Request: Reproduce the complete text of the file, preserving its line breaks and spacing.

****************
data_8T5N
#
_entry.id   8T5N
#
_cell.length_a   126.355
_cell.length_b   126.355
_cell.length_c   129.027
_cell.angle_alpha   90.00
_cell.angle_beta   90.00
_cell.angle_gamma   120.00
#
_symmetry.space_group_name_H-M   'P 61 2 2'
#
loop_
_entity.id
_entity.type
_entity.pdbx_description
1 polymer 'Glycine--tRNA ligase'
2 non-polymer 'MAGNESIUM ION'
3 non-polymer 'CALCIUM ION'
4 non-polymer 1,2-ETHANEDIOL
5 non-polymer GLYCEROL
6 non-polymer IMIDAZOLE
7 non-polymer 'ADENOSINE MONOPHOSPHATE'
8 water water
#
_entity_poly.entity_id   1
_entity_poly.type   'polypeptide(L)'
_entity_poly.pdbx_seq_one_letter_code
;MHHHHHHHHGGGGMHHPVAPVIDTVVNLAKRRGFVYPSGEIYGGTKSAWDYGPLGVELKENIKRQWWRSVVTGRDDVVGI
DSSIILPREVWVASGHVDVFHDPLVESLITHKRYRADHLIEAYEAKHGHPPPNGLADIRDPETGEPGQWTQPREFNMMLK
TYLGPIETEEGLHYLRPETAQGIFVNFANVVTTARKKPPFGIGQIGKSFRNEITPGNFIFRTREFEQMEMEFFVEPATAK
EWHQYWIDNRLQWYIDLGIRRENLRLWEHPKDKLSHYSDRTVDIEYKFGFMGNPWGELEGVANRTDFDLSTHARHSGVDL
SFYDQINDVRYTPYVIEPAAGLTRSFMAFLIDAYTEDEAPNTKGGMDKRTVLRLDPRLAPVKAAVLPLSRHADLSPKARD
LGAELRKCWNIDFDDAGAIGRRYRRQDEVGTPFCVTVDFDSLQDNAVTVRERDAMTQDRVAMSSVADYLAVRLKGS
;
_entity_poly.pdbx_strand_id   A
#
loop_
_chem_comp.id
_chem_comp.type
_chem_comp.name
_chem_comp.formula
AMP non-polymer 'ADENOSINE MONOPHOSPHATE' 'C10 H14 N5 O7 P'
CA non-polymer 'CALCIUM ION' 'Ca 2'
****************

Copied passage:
data_8T5N
#
_entry.id   8T5N
#
_cell.length_a   126.355
_cell.length_b   126.355
_cell.length_c   129.027
_cell.angle_alpha   90.00
_cell.angle_beta   90.00
_cell.angle_gamma   120.00
#
_symmetry.space_group_name_H-M   'P 61 2 2'
#
loop_
_entity.id
_entity.type
_entity.pdbx_description
1 polymer 'Glycine--tRNA ligase'
2 non-polymer 'MAGNESIUM ION'
3 non-polymer 'CALCIUM ION'
4 non-polymer 1,2-ETHANEDIOL
5 non-polymer GLYCEROL
6 non-polymer IMIDAZOLE
7 non-polymer 'ADENOSINE MONOPHOSPHATE'
8 water water
#
_entity_poly.entity_id   1
_entity_poly.type   'polypeptide(L)'
_entity_poly.pdbx_seq_one_letter_code
;MHHHHHHHHGGGGMHHPVAPVIDTVVNLAKRRGFVYPSGEIYGGTKSAWDYGPLGVELKENIKRQWWRSVVTGRDDVVGI
DSSIILPREVWVASGHVDVFHDPLVESLITHKRYRADHLIEAYEAKHGHPPPNGLADIRDPETGEPGQWTQPREFNMMLK
TYLGPIETEEGLHYLRPETAQGIFVNFANVVTTARKKPPFGIGQIGKSFRNEITPGNFIFRTREFEQMEMEFFVEPATAK
EWHQYWIDNRLQWYIDLGIRRENLRLWEHPKDKLSHYSDRTVDIEYKFGFMGNPWGELEGVANRTDFDLSTHARHSGVDL
SFYDQINDVRYTPYVIEPAAGLTRSFMAFLIDAYTEDEAPNTKGGMDKRTVLRLDPRLAPVKAAVLPLSRHADLSPKARD
LGAELRKCWNIDFDDAGAIGRRYRRQDEVGTPFCVTVDFDSLQDNAVTVRERDAMTQDRVAMSSVADYLAVRLKGS
;
_entity_poly.pdbx_strand_id   A
#
loop_
_chem_comp.id
_chem_comp.type
_chem_comp.name
_chem_comp.formula
AMP non-polymer 'ADENOSINE MONOPHOSPHATE' 'C10 H14 N5 O7 P'
CA non-polymer 'CALCIUM ION' 'Ca 2'